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Liberal tax relief for education could spur an international services industry
The recent EU recommendations on Ireland’s labour market have highlighted poor participation in training and education in the workforce. Our tax legislation relating to training is not as helpful as it might be.
Begrudging reliefs
At present there are three reliefs for costs borne by a taxpayer in the acquisition of an improved education or additional levels of skills. They are remarkably limited in their application and have a begrudging feeling about them.

Relief is available for fees paid in respect of a third level under graduate course. The course must be an approved course. The college may be in the state or elsewhere in the EU but in the latter case must be a state funded college. The course can be full time or part time.
A further relief relating to fees for courses in information technology and foreign languages is legislated for. It is not in operation pending a ministerial order, more than two years after it was enacted.

The reliefs come with state control wrapped around them. The civil service must double check the taxpayers choice of college and course even though the taxpayer is paying with his own money. The reliefs are focused largely on academic education and do not apply to second level education nor to post graduate study.

Radical Proposal
Tax Monitor has previously suggested a radical taxation measure aimed at education and skill acquisition.

That is that the existing very limited tax reliefs for the payment of
fees to third level education be liberalised. The proposal is that all fees paid for educational courses of any nature whatsoever should be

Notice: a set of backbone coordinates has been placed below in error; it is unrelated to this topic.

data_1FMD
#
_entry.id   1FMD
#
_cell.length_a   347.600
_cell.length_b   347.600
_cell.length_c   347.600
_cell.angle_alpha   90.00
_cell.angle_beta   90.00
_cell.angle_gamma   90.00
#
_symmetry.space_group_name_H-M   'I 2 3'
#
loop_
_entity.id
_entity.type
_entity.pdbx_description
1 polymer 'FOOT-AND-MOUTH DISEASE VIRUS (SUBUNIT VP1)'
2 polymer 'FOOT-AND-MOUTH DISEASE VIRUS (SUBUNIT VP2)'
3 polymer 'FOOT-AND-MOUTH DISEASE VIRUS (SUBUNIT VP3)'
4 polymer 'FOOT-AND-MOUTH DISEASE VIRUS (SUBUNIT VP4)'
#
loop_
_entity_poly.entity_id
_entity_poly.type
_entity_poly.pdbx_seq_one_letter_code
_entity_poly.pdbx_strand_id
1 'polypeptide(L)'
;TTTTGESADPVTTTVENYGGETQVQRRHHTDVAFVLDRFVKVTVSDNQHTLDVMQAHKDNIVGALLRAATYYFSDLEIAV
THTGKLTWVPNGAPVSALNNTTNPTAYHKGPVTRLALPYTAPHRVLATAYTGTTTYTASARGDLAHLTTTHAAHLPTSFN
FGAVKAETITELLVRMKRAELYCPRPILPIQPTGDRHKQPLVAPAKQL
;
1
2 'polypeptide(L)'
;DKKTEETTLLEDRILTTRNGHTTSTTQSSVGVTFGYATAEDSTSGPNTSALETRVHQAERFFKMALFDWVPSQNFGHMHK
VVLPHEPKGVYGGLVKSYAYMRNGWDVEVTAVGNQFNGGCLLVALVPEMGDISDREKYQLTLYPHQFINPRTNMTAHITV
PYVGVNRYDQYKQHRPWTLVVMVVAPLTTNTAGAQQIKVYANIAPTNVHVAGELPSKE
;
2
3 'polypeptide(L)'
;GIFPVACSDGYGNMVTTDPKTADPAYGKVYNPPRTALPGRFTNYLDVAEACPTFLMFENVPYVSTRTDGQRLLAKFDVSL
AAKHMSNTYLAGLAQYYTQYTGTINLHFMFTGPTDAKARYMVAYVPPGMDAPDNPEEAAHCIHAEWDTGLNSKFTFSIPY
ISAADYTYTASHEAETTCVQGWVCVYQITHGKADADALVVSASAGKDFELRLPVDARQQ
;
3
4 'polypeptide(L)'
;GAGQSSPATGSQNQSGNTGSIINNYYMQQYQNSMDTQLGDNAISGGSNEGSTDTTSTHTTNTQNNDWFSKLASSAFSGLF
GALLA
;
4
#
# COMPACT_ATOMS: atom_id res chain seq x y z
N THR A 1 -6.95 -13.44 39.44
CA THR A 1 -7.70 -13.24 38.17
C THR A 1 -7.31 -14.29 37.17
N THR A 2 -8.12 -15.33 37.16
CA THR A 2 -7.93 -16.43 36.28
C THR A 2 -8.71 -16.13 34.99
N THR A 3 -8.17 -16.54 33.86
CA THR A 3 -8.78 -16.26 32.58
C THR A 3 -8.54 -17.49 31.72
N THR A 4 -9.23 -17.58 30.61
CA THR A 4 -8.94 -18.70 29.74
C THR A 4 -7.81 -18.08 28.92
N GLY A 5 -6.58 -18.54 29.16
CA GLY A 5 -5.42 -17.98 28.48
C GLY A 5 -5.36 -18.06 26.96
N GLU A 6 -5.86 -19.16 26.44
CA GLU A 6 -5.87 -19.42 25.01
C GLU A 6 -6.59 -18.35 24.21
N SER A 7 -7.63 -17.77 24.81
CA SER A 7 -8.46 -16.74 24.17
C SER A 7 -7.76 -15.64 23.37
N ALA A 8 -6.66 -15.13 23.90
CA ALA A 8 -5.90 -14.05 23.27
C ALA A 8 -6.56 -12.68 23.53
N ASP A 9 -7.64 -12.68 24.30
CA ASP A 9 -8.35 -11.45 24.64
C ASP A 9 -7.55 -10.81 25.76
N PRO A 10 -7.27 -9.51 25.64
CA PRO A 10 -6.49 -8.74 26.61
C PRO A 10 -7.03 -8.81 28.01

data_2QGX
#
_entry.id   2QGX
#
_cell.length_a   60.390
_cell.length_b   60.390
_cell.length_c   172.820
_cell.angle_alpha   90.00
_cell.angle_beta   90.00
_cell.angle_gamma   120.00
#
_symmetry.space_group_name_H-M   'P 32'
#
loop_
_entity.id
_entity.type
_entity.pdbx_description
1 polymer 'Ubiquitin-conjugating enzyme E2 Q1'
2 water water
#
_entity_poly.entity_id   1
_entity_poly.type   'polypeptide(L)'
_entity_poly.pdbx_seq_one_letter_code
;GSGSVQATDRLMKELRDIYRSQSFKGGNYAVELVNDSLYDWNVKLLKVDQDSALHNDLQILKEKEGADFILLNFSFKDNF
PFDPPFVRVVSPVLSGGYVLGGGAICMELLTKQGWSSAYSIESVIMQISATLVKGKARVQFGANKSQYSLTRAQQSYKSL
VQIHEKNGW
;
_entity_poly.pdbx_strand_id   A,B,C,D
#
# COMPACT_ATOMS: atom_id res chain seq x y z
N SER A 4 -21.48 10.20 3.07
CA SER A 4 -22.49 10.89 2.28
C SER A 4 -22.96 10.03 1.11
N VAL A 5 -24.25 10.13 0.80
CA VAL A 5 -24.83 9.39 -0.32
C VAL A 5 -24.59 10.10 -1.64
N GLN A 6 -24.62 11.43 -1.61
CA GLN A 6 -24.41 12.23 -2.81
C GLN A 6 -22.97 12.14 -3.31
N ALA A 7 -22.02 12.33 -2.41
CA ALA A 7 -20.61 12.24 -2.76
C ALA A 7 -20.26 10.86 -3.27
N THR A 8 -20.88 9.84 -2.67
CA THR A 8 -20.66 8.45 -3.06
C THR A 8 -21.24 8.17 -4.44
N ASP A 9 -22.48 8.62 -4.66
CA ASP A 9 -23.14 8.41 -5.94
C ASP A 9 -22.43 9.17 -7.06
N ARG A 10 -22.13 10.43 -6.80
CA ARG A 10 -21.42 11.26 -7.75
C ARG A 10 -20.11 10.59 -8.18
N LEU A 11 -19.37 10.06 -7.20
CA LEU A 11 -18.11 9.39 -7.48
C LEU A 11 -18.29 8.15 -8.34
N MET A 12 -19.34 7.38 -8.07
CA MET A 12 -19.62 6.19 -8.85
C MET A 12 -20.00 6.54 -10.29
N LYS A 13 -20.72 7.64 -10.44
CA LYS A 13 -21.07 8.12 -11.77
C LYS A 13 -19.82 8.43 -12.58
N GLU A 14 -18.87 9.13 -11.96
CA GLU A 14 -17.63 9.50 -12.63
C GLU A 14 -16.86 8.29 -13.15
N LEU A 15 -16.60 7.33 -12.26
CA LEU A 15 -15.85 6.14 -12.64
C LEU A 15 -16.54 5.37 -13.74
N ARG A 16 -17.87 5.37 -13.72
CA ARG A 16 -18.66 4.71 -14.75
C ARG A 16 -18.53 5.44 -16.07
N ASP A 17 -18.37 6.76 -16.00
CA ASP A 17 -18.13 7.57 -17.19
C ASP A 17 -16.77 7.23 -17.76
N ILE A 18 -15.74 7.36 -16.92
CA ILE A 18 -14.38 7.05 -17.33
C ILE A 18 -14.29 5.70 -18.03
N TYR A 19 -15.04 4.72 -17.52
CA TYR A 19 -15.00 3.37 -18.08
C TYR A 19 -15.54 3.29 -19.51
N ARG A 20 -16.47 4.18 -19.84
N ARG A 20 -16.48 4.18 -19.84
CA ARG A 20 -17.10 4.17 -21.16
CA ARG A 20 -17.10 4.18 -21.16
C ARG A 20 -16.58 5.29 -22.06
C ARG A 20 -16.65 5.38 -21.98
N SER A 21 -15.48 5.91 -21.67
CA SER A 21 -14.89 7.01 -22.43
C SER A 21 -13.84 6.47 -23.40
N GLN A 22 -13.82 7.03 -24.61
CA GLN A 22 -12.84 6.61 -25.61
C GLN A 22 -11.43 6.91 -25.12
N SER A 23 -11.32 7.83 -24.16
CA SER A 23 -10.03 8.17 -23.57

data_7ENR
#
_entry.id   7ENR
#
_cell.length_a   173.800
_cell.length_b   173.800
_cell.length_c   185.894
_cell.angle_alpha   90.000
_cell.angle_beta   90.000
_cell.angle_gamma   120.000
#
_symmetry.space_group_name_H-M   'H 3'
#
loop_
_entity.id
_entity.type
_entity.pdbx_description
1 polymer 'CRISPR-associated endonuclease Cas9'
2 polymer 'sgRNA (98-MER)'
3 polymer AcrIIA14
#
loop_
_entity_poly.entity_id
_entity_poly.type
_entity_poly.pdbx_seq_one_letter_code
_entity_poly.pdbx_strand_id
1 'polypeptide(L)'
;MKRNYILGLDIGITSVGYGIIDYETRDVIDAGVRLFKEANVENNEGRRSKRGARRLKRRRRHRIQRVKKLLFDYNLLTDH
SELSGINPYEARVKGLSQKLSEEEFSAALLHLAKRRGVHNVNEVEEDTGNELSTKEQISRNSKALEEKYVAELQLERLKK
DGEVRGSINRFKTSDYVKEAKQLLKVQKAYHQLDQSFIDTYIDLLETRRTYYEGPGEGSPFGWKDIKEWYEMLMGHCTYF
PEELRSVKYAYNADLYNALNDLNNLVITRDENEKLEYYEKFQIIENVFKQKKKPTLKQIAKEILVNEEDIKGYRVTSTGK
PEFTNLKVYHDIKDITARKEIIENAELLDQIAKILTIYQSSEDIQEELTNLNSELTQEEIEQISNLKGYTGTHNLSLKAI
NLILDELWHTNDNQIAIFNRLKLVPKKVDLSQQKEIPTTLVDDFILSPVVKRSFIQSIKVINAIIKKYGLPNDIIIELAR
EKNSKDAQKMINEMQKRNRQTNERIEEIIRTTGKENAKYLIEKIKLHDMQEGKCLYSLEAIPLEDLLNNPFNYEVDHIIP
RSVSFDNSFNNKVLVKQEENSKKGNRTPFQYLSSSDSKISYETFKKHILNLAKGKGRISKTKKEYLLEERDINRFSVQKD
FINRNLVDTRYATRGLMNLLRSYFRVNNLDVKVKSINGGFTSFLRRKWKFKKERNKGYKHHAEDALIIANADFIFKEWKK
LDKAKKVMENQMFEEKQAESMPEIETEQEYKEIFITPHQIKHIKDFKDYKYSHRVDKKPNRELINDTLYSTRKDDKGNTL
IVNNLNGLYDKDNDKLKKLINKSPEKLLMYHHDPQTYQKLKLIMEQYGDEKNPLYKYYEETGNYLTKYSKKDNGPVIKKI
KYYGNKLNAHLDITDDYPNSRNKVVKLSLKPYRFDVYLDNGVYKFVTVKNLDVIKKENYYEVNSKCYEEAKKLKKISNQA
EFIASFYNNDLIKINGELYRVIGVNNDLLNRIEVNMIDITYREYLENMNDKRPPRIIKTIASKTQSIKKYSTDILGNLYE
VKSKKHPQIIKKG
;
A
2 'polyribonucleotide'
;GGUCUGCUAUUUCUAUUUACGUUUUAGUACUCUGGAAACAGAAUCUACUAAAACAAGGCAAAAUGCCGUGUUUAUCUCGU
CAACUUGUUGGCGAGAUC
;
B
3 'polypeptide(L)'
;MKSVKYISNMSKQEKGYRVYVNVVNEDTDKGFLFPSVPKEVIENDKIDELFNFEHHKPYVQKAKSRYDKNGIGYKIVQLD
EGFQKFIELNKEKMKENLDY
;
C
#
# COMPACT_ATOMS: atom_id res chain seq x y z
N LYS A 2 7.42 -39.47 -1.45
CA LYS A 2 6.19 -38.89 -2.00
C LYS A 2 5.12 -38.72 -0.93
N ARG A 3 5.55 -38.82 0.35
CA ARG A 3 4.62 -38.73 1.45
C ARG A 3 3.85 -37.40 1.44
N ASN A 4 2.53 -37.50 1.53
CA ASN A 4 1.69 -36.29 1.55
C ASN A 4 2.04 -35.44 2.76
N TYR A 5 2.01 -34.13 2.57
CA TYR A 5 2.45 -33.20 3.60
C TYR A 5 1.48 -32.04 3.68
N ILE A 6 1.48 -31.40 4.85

tax deductible.

If a brain surgeon wants to take a cookery course, let him. Don’t have the Department of Education or the Department of Finance second guess whether this is a good idea. If he is willing to spend his money on the course, give a tax break on the expenditure. It takes an act of faith to realise that while some choices made in terms of education, and additional skills and training will not have positive economic results in the long term, taking the population as a whole, adding to the pool of skills of all sorts held by the Irish people will inevitably generate further economic expansion.

Even a brain surgeon who has taken a cookery course may find that it leads to the creation of a catering firm which he can manage while continuing his medical duties.

Private Educational Sector
The predominance of State funded educational facilities in Ireland has lead to a weak marketplace in the provision of education. The cost of privately funded education can be high, especially when paid for out of after tax income. Marginal tax rates remain high! The expansion of training and education on a large scale is likely to require that it be paid for out of pre-tax income.

The digital age is upon us. If privately funded and privately provided education were kick-started as suggested above, Ireland would find another growth industry with a product capable of being delivered over the Internet world-wide.

We need not rely solely on attracting in foreign educators to provide web based educational services internationally.

We can seek to develop the indigenous private sector in education by an enlightened investment through a liberalised tax relief.

Let us hope that the Minister will focus on this problem and opportunity in his forthcoming budget.

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